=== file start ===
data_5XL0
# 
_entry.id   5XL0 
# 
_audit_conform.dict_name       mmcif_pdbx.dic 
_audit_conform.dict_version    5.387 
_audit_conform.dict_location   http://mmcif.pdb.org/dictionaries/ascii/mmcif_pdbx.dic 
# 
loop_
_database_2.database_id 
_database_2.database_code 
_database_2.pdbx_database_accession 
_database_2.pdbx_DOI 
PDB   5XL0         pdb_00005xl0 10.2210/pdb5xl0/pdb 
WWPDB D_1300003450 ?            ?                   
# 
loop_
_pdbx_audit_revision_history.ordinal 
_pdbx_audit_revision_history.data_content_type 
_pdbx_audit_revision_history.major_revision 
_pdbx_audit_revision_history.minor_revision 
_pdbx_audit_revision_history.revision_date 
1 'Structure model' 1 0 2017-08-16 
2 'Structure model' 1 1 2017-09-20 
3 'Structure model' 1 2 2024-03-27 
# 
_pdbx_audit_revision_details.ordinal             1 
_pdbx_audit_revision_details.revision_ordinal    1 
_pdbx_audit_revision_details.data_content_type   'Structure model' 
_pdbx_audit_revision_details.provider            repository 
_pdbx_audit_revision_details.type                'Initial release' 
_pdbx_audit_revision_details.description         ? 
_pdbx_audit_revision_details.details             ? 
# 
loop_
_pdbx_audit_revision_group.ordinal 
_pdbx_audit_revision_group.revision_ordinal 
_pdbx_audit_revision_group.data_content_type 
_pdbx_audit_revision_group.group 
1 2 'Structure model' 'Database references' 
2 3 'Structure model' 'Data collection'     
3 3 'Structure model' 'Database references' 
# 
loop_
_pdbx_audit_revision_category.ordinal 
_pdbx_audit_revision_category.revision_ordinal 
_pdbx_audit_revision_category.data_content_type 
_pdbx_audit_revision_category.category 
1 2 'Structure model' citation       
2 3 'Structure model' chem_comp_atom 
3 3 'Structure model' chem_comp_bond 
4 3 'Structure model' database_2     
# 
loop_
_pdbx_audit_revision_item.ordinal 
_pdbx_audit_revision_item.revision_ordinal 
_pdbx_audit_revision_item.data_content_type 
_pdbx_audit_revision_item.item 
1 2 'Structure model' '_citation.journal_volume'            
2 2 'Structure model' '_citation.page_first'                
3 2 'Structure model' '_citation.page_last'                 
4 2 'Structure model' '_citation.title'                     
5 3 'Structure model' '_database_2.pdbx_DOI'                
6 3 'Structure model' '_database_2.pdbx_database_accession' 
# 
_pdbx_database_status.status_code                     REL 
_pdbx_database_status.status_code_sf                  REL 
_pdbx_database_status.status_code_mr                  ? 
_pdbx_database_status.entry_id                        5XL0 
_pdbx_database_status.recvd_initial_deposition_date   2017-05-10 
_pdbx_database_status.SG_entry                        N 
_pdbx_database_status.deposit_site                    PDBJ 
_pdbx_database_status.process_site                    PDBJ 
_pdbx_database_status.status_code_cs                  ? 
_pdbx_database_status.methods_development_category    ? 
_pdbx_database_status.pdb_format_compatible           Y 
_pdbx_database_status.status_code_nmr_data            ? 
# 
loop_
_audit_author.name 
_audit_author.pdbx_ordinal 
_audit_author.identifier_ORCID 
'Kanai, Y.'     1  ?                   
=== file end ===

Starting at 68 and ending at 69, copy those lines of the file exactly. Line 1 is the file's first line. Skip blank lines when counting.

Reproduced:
_pdbx_database_status.status_code_mr                  ? 
_pdbx_database_status.entry_id                        5XL0 